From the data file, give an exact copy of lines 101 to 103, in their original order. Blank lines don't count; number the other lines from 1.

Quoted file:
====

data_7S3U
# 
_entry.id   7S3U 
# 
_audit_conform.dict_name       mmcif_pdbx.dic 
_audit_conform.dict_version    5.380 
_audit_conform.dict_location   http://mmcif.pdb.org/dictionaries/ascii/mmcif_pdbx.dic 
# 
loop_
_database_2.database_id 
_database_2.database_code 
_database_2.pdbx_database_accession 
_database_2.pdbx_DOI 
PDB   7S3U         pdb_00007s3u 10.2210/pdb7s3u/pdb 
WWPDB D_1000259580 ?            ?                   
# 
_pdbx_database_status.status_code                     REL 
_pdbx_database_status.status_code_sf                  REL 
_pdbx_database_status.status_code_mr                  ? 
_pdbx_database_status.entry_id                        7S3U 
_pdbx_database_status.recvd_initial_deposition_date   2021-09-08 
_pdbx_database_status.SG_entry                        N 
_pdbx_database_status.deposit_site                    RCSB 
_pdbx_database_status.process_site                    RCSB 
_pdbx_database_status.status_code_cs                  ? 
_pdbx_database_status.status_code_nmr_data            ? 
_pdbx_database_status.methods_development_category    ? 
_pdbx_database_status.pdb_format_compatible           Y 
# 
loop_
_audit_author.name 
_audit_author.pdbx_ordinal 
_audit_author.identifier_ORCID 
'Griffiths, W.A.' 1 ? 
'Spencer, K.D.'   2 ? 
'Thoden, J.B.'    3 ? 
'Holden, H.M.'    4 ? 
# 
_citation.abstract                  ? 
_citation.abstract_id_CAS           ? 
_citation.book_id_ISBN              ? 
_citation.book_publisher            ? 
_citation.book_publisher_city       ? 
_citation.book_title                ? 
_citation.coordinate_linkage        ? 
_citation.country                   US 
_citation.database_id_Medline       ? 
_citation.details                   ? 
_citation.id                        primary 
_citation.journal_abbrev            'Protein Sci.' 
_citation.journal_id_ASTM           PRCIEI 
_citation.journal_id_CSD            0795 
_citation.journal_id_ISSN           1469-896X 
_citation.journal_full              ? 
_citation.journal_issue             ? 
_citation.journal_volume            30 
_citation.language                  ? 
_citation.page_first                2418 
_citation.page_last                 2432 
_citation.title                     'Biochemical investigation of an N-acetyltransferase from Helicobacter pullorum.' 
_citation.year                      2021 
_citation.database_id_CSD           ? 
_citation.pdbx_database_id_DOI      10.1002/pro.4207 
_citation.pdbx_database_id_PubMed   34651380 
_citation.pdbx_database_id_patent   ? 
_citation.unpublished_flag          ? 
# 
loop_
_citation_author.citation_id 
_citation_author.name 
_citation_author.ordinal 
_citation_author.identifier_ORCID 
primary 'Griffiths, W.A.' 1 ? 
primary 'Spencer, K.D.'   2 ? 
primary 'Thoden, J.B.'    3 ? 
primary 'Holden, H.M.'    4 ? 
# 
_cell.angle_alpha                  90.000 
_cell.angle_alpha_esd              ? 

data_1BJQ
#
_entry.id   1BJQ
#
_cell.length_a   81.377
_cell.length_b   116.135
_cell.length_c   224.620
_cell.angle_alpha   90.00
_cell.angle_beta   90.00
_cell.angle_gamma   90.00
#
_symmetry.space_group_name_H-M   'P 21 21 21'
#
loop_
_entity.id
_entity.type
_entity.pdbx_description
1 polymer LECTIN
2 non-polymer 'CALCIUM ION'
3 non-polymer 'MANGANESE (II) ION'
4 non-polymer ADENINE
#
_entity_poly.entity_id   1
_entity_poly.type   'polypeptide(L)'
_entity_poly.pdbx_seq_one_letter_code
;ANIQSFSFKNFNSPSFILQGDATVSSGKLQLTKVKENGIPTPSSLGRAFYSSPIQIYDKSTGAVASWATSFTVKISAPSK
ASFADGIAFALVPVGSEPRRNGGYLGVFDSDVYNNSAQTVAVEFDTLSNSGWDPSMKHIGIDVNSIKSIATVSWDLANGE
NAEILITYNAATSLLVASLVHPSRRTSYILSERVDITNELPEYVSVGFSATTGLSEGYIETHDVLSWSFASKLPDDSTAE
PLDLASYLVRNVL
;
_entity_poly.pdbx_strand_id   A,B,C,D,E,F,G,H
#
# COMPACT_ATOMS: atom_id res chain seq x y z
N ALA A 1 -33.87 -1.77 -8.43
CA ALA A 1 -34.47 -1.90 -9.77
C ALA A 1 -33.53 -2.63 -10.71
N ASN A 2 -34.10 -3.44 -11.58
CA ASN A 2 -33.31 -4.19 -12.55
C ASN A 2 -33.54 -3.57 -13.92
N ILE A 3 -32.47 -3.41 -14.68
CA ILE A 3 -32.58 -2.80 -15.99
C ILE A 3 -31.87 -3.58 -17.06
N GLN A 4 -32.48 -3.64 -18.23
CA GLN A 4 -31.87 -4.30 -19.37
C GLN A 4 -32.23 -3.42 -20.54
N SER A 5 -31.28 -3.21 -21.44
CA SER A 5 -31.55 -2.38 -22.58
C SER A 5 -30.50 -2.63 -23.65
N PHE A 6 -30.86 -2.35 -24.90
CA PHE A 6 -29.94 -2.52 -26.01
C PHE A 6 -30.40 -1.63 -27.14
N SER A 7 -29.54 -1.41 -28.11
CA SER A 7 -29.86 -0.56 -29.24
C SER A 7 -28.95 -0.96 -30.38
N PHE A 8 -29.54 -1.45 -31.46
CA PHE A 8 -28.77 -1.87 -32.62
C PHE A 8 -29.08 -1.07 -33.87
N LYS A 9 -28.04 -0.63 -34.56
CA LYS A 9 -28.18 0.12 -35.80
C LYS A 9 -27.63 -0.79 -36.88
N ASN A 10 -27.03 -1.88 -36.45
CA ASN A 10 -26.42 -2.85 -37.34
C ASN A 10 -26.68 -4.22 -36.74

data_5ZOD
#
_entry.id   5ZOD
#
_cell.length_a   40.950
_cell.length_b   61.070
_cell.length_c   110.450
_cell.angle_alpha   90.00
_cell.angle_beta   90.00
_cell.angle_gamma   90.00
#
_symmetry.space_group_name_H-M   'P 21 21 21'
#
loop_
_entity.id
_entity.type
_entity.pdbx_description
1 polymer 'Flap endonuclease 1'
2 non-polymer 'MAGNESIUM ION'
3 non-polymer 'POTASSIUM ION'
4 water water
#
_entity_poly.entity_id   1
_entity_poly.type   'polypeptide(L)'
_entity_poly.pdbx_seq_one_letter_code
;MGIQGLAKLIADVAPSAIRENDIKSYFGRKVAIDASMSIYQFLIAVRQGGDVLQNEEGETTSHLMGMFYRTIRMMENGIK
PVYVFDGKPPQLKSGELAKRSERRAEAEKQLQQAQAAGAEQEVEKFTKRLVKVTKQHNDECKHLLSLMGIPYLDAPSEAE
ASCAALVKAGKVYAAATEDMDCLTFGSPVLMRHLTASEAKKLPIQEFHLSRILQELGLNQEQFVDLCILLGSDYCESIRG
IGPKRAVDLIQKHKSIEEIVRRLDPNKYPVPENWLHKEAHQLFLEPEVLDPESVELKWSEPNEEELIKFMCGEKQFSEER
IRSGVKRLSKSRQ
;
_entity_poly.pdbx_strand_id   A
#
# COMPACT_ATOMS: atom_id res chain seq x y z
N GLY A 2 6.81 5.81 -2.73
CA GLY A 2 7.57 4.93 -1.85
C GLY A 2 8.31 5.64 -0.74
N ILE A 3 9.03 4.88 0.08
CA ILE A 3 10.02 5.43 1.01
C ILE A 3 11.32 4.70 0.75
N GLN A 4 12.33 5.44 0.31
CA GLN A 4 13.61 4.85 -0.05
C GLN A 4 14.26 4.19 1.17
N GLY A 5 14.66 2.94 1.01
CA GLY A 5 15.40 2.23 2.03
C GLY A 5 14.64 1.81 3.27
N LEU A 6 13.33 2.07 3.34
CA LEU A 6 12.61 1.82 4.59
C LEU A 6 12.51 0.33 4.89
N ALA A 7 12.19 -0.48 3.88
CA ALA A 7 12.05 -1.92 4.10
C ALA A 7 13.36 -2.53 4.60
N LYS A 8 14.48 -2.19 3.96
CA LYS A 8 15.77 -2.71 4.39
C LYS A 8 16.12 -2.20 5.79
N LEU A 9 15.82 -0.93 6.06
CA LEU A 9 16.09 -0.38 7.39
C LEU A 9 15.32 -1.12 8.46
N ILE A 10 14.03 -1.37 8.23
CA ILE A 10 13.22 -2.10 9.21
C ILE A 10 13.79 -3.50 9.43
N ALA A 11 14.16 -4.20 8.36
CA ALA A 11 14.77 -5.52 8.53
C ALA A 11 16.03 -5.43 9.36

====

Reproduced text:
#
_entity_poly.entity_id   1
_entity_poly.type   'polypeptide(L)'